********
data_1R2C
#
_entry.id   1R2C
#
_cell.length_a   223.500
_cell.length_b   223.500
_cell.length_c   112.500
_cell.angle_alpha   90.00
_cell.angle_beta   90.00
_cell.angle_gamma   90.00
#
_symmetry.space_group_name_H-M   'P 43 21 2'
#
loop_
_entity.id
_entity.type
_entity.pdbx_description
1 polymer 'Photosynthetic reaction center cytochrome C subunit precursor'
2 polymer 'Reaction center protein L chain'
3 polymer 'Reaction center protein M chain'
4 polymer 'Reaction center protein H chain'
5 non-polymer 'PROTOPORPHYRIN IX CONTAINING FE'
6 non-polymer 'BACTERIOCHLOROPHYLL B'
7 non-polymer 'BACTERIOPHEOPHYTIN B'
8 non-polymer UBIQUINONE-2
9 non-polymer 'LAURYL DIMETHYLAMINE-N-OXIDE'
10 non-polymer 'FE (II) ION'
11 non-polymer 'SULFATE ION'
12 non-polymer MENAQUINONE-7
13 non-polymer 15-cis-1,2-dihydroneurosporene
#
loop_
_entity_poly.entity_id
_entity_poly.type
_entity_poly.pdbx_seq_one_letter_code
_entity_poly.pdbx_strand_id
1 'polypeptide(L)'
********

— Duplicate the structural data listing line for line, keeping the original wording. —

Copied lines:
data_1R2C
#
_entry.id   1R2C
#
_cell.length_a   223.500
_cell.length_b   223.500
_cell.length_c   112.500
_cell.angle_alpha   90.00
_cell.angle_beta   90.00
_cell.angle_gamma   90.00
#
_symmetry.space_group_name_H-M   'P 43 21 2'
#
loop_
_entity.id
_entity.type
_entity.pdbx_description
1 polymer 'Photosynthetic reaction center cytochrome C subunit precursor'
2 polymer 'Reaction center protein L chain'
3 polymer 'Reaction center protein M chain'
4 polymer 'Reaction center protein H chain'
5 non-polymer 'PROTOPORPHYRIN IX CONTAINING FE'
6 non-polymer 'BACTERIOCHLOROPHYLL B'
7 non-polymer 'BACTERIOPHEOPHYTIN B'
8 non-polymer UBIQUINONE-2
9 non-polymer 'LAURYL DIMETHYLAMINE-N-OXIDE'
10 non-polymer 'FE (II) ION'
11 non-polymer 'SULFATE ION'
12 non-polymer MENAQUINONE-7
13 non-polymer 15-cis-1,2-dihydroneurosporene
#
loop_
_entity_poly.entity_id
_entity_poly.type
_entity_poly.pdbx_seq_one_letter_code
_entity_poly.pdbx_strand_id
1 'polypeptide(L)'